Patients are instructed to avoid activities that increase pressure of spinal fluid inside the head (bending, lifting, straining, nose-blowing) for a month after surgery in order to minimize the risk of a spinal fluid leak. A spinal fluid leak is characterized by the drainage of clear fluid from the nose. If a spinal fluid leak is confirmed, this can be repaired using endoscopic surgical techniques in most cases.

Most patients will notice a decrease in smell and taste for several months following surgery due to decreased air flow through the nose. This will often recover as healing occurs.

If you have a pituitary tumor or another tumor in which there is no plan to open the lining of the brain (dura), then your chance of having a postoperative leak and requiring follow-up surgery is very low (less than 2%). On the other hand, if you have a tumor that requires the surgeons to open the lining of the brain through the nose, as for meningiomas and craniopharyngiomas, the risk is a little higher. With the development of the nasoseptal flap (vascularized tissue from the patient's own nose that is transplanted from the septum to the skull base), the chance of having a spinal fluid leak after surgery is just 5.4%. (1)

In general, our patients are up and about the day after surgery. However, any time after brain surgery, it is important to rest in order to have good wound healing. The time to go back to work varies, depending on whether the lining of the brain was opened. If it was not, as with pituitary surgery, then the patient often can return to work within days. If it was opened, we generally recommend avoiding heavy lifting for a few weeks to allow for the reconstruction to seal. These questions can be discussed with our team upon follow-up and a decision will be made at that time.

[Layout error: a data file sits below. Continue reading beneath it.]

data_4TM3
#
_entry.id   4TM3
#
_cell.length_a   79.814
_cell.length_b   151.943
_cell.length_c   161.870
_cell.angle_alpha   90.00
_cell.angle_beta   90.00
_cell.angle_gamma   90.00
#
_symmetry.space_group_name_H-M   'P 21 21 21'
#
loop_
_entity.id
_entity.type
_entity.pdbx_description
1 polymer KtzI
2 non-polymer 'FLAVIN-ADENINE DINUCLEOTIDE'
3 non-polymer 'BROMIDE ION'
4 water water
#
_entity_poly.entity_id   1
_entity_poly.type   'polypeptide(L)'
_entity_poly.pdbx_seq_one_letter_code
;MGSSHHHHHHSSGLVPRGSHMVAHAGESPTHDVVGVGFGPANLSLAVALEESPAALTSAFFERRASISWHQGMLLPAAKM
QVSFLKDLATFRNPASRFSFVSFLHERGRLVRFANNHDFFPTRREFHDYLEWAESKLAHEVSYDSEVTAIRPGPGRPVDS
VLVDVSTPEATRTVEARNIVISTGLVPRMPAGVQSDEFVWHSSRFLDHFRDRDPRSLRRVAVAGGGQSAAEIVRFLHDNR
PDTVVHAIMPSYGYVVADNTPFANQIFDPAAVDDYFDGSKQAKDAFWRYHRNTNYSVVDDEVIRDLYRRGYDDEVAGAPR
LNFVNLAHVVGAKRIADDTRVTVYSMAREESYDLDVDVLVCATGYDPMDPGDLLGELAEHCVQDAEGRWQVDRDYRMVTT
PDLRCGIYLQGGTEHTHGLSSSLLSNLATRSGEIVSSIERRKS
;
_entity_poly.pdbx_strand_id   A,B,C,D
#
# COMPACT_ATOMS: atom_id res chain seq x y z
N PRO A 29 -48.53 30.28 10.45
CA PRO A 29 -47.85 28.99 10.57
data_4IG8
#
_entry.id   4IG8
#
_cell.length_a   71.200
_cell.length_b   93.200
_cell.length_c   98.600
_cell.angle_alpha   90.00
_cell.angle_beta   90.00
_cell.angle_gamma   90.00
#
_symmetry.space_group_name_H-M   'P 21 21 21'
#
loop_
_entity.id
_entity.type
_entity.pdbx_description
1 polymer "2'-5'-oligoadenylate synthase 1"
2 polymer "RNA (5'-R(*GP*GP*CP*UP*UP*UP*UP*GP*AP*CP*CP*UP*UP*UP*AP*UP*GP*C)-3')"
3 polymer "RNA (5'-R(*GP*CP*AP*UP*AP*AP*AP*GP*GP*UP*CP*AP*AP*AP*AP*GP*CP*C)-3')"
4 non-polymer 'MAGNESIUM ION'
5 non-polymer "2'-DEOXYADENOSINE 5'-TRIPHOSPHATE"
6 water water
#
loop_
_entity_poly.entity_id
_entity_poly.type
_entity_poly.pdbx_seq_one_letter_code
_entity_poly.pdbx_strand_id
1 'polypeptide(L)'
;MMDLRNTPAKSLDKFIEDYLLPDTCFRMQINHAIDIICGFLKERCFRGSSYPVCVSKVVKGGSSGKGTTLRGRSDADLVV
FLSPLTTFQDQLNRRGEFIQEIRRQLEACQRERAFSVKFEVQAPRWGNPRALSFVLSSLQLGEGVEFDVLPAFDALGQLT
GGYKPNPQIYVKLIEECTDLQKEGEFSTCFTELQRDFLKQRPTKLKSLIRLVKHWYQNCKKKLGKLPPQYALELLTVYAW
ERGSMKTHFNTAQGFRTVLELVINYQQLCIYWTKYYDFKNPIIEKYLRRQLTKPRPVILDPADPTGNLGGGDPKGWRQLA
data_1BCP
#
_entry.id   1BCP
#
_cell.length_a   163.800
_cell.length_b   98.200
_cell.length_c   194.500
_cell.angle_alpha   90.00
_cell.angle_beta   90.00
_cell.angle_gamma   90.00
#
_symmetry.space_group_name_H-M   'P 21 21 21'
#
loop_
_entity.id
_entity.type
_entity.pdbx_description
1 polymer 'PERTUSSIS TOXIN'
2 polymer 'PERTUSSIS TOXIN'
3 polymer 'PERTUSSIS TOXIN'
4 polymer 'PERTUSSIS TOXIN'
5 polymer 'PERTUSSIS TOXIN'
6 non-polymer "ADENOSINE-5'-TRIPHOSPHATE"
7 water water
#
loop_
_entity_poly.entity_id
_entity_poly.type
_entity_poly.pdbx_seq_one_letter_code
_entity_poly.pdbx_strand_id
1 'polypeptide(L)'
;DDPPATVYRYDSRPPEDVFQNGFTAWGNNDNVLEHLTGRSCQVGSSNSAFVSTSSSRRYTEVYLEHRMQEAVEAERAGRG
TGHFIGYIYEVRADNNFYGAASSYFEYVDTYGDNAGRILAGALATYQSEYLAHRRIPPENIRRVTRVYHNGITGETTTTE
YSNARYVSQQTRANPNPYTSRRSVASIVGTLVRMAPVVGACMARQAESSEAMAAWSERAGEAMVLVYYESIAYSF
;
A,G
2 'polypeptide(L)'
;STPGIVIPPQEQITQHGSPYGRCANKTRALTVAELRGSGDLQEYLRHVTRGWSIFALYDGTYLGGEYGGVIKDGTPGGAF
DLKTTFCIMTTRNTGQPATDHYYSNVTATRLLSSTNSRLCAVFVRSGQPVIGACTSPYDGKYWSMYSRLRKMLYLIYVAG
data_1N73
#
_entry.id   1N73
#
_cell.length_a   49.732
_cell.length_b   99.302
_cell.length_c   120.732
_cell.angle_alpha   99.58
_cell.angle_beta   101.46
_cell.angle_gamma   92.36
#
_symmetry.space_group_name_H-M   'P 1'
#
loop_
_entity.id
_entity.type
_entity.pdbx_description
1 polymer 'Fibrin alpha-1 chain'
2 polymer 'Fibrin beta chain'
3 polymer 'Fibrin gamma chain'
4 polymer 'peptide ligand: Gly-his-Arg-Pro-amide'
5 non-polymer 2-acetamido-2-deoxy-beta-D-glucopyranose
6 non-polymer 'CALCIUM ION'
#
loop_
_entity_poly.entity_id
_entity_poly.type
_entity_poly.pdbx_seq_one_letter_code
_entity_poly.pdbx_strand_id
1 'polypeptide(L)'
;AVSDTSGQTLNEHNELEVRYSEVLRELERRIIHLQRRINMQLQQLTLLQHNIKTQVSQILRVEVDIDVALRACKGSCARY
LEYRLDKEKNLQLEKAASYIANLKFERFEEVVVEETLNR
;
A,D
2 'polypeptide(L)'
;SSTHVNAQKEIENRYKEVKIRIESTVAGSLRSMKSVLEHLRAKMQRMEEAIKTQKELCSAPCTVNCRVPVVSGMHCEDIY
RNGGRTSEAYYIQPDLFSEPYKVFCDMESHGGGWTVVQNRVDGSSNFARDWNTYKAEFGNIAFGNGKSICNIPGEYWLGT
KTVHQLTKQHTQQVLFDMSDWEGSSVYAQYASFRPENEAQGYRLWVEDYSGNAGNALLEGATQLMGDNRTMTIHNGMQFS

Endoscopic Endonasal Approach (EEA)
Pituitary Tumor Removal Using the Endoscopic Endonasal Approach (EEA) at UPMC


Minimally Invasive Brain Surgery
Minimally Invasive Brain Surgery Offers Hope


References

(1) Endoscopic reconstruction of the cranial base using a pedicled nasoseptal flap. Kassam AB, Thomas A, Carrau RL, Snyderman CH, Vescan A, Prevedello D, Mintz A, Gardner. Neurosurgery 63:ONS44-52; discussion ONS52-43, 2008.